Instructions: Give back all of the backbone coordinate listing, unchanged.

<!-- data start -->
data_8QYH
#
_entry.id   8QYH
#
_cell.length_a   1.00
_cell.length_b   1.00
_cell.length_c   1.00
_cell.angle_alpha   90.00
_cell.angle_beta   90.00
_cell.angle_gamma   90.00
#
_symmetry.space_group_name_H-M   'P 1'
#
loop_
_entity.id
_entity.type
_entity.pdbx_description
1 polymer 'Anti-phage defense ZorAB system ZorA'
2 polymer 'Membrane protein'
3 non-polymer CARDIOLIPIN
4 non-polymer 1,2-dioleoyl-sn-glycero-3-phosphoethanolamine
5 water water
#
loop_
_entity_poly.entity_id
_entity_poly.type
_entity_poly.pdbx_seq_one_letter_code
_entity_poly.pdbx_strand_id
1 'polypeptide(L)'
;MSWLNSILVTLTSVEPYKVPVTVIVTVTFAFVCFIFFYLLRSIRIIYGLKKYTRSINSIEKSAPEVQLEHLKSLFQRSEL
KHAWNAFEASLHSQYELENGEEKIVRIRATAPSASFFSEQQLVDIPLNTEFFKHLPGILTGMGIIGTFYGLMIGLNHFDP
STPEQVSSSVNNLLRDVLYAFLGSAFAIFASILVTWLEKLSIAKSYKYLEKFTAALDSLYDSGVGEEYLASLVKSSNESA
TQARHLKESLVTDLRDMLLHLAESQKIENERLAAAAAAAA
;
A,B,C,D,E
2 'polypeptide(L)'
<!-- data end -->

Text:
data_8QYH
#
_entry.id   8QYH
#
_cell.length_a   1.00
_cell.length_b   1.00
_cell.length_c   1.00
_cell.angle_alpha   90.00
_cell.angle_beta   90.00
_cell.angle_gamma   90.00
#
_symmetry.space_group_name_H-M   'P 1'
#
loop_
_entity.id
_entity.type
_entity.pdbx_description
1 polymer 'Anti-phage defense ZorAB system ZorA'
2 polymer 'Membrane protein'
3 non-polymer CARDIOLIPIN
4 non-polymer 1,2-dioleoyl-sn-glycero-3-phosphoethanolamine
5 water water
#
loop_
_entity_poly.entity_id
_entity_poly.type
_entity_poly.pdbx_seq_one_letter_code
_entity_poly.pdbx_strand_id
1 'polypeptide(L)'
;MSWLNSILVTLTSVEPYKVPVTVIVTVTFAFVCFIFFYLLRSIRIIYGLKKYTRSINSIEKSAPEVQLEHLKSLFQRSEL
KHAWNAFEASLHSQYELENGEEKIVRIRATAPSASFFSEQQLVDIPLNTEFFKHLPGILTGMGIIGTFYGLMIGLNHFDP
STPEQVSSSVNNLLRDVLYAFLGSAFAIFASILVTWLEKLSIAKSYKYLEKFTAALDSLYDSGVGEEYLASLVKSSNESA
TQARHLKESLVTDLRDMLLHLAESQKIENERLAAAAAAAA
;
A,B,C,D,E
2 'polypeptide(L)'